Students with Disabilities74639541150395010504150
Economically Disadvantaged86659341074632611695831
English Learners<<<<<100<010807020
Grade 3 English Reading Performance2013-20142014-20152015-2016
Student SubgroupAdvancedPassedProficientFailedAdvancedPassedProficientFailedAdvancedPassedProficientFailed
All Students126755332687611318846616
Female16755925269468625906510
Male75750432579552112786722
American Indian<<<<<100<0<<<<
Asian<<<<<100<0<100<0
Black4464254137765239645536
Hispanic10706030<100<014867114
White147056302787611320866614
Two or more races-646436<<<<<100<0
Students with Disabilities3454255438336313503850
Economically Disadvantaged75750431474602610695931
English Learners<<<<<100<0<<<<
Grade 4 English Reading Performance2013-20142014-20152015-2016
Student SubgroupAdvancedPassedProficientFailedAdvancedPassedProficientFailedAdvancedPassedProficientFailed
All Students248360172283611716816519
Female218968113081511916867014
Male257954211384711616766124
American Indian<100<0<<<<<100<0
Asian<<<<<100<0<100<0
Black-60604055045503636037
Hispanic<<<<2080602010908010
White298960112586621418846616
Two or more races-585842179275818644536
Students with Disabilities8544646166246386575143
Economically Disadvantaged96557351876592410645436
English Learners<<<<<100<0<<<<
Grade 5 English Reading Performance2013-20142014-20152015-2016
Student SubgroupAdvancedPassedProficientFailedAdvancedPassedProficientFailedAdvancedPassedProficientFailed
All Students338047203287551325846016
Female33814819299263833875413
Male327947213484491615826718
American Indian<100<0<100<0<100<0
Asian<<<<<100<0<100<0
Black1467523322947264575243
Hispanic27734527<100<045732727
White358348173587521327896111
Two or more races<<<<-79792115776223
Students with Disabilities165640441942235813584543
Economically Disadvantaged167761231678622214766324
English Learners<<<<<100<0<100<0
Grade 6 English Reading Performance2013-20142014-20152015-2016
Student SubgroupAdvancedPassedProficientFailedAdvancedPassedProficientFailedAdvancedPassedProficientFailed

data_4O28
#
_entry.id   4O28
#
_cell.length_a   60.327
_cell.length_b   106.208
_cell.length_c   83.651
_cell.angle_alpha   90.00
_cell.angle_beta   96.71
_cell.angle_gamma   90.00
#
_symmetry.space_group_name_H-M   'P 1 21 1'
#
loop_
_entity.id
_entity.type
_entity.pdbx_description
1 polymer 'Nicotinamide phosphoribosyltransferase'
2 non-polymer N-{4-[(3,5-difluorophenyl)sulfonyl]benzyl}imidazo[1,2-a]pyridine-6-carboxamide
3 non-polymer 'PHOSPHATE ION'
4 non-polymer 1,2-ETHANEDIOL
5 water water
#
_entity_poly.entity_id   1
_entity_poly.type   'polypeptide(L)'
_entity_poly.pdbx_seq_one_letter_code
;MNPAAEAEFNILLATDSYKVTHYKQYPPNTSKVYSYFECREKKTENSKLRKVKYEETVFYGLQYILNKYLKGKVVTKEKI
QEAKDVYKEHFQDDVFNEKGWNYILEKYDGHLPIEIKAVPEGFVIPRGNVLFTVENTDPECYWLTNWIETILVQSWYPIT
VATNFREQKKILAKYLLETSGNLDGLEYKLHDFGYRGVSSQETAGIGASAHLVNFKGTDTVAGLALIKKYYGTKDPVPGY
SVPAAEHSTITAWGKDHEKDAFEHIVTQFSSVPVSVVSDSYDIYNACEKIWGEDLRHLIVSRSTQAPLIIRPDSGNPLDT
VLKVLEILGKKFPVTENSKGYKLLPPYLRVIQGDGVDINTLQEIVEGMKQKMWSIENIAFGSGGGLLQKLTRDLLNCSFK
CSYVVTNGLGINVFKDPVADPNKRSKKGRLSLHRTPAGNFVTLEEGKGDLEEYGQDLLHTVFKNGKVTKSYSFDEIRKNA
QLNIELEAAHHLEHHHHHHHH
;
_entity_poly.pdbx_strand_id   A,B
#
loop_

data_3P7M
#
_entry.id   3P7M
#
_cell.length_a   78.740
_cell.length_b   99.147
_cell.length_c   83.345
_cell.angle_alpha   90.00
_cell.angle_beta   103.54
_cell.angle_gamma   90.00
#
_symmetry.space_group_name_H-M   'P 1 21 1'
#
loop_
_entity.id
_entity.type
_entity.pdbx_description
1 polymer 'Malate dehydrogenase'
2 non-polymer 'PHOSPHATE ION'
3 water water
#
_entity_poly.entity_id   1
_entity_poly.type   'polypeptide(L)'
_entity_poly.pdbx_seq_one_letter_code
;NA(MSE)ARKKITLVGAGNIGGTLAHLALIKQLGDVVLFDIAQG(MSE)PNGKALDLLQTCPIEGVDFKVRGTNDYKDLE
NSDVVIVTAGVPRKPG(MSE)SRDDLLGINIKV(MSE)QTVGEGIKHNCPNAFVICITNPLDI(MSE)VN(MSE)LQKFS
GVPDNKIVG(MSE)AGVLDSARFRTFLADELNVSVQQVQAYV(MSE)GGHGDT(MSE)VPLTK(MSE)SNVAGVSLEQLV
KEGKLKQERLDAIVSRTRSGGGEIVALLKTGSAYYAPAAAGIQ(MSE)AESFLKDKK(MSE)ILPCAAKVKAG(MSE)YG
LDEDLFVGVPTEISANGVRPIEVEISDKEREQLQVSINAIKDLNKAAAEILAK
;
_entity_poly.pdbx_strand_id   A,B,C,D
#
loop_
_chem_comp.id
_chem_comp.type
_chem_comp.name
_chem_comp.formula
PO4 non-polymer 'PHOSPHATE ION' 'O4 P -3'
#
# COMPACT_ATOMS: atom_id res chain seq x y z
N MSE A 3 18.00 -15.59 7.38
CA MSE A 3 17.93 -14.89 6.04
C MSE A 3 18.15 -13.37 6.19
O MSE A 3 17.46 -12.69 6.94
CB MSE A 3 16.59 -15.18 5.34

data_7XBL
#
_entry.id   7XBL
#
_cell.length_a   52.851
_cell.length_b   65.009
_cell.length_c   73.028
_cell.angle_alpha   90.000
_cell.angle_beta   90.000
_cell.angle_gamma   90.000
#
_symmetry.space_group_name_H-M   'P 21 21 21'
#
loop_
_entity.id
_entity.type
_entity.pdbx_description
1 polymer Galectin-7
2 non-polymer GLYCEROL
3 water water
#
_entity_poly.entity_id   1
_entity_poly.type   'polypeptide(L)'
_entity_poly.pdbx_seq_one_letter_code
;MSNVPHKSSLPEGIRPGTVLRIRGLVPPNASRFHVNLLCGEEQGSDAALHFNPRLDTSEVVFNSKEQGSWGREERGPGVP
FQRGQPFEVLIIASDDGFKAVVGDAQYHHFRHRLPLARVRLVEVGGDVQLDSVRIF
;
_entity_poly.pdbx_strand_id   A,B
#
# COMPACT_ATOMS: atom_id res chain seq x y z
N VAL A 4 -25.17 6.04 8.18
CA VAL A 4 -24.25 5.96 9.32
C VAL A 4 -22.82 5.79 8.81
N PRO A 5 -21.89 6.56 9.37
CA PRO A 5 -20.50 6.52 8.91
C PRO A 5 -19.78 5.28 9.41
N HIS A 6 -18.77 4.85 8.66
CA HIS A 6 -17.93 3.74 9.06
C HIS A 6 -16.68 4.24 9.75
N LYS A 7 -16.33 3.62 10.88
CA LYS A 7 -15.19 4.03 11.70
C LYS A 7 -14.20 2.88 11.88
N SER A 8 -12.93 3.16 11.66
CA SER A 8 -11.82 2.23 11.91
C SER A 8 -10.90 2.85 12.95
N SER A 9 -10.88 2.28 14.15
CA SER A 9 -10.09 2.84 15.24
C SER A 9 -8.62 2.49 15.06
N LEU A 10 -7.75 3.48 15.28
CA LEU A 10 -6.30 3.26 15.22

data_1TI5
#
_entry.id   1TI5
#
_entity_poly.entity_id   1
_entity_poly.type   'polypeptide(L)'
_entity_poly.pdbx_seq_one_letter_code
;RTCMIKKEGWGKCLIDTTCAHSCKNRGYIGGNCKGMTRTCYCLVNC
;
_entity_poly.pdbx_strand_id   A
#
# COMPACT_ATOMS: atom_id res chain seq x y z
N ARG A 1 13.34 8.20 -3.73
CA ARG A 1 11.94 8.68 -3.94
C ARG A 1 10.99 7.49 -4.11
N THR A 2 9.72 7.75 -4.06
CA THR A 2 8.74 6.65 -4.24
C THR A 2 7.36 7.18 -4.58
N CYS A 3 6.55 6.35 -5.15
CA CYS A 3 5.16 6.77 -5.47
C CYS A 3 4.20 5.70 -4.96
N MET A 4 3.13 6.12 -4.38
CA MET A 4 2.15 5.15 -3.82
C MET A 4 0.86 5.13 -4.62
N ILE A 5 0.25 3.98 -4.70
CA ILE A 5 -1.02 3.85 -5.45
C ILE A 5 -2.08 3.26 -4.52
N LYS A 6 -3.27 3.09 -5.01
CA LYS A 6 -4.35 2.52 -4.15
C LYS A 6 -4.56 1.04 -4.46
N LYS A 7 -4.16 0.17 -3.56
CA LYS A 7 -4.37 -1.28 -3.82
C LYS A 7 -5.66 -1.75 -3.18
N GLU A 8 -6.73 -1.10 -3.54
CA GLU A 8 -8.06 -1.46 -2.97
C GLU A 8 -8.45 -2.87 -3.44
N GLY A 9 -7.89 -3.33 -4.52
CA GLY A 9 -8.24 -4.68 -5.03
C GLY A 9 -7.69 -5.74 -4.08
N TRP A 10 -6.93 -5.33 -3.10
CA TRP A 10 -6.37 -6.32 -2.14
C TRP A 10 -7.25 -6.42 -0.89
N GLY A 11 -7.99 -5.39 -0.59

All Students117262282178572230865614
Female107464261675592528906110
Male117160292681561931835217
American Indian<<<<<<<<<100<0
Asian<100<0<<<<<100<0
Black-5252481567523317725628
Hispanic<<<<10504050<<<<
White127563252482581831875613
Two or more races18644536-707030-92928
Students with Disabilities42723731450365016362064
Economically Disadvantaged5454055774672615675233
Grade 7 English Reading Performance2013-20142014-20152015-2016
Student SubgroupAdvancedPassedProficientFailedAdvancedPassedProficientFailedAdvancedPassedProficientFailed
All Students208263182183621718876913
Female24936972385621518887012
Male177558252082621818866814
American Indian<<<<<<<<<100<0
Asian<100<0<100<0<100<0
Black868603246460369797021
Hispanic<100<0<<<<<<<<
White198464162487631320896911
Two or more races<100<010807020<<<<
Students with Disabilities18432557-37376314665234
Economically Disadvantaged10695931759524120775723
Grade 8 English Reading Performance2013-20142014-20152015-2016
Student SubgroupAdvancedPassedProficientFailedAdvancedPassedProficientFailedAdvancedPassedProficientFailed
All Students97567251382681813736027
Female87769231788701311766524
Male107464261178672215705530
American Indian<<<<<100<0<100<0
Asian<100<0<100<0<100<0
Black56862324747026-444456
Hispanic9736427<100<0<<<<
White97868221381681915766124
Two or more races<<<<<<<<<<<<
Students with Disabilities6292471175033504292571
Economically Disadvantaged475712596657344514749
EOC English Reading Performance2013-20142014-20152015-2016
Student SubgroupAdvancedPassedProficientFailedAdvancedPassedProficientFailedAdvancedPassedProficientFailed
All Students58984115928786898411
Female691859795895793877
Male487821348985115868114
American Indian<<<<<100<0<100<0
Asian<<<<<100<0<100<0
Black4878313491879-92928
Hispanic<100<0<100<09100910
Native Hawaiian<100<0<100<0
White68984115928785888312
Two or more races-85851517927582791649
Students with Disabilities-65653536259384504650
Economically Disadvantaged5837817-898911-818119
LEGEND< = A group below state definition for personally identifiable results
- = No data for group
* = Data not yet available
Unduplicated = Students are able to be in two gap groups

Writing

Writing Performance: All Students

Virginia public school students assessed in writing in grade 8 and once in high school with an end-of-course writing test. Prior to 2014, students also took a writing test in grade 5. Use the drop down menu above the chart to select a specific writing test. Use the menu below the chart to select assessment results for a specific group of students.

Virginia’s English Standards of Learning prepare students to participate in society as literate citizens, equipped with the ability to communicate effectively in their communities, in the workplace, and in postsecondary education. As students progress, they become active and involved listeners and develop a full command of the English language, evidenced by their use of standard English and their growing spoken and written vocabularies.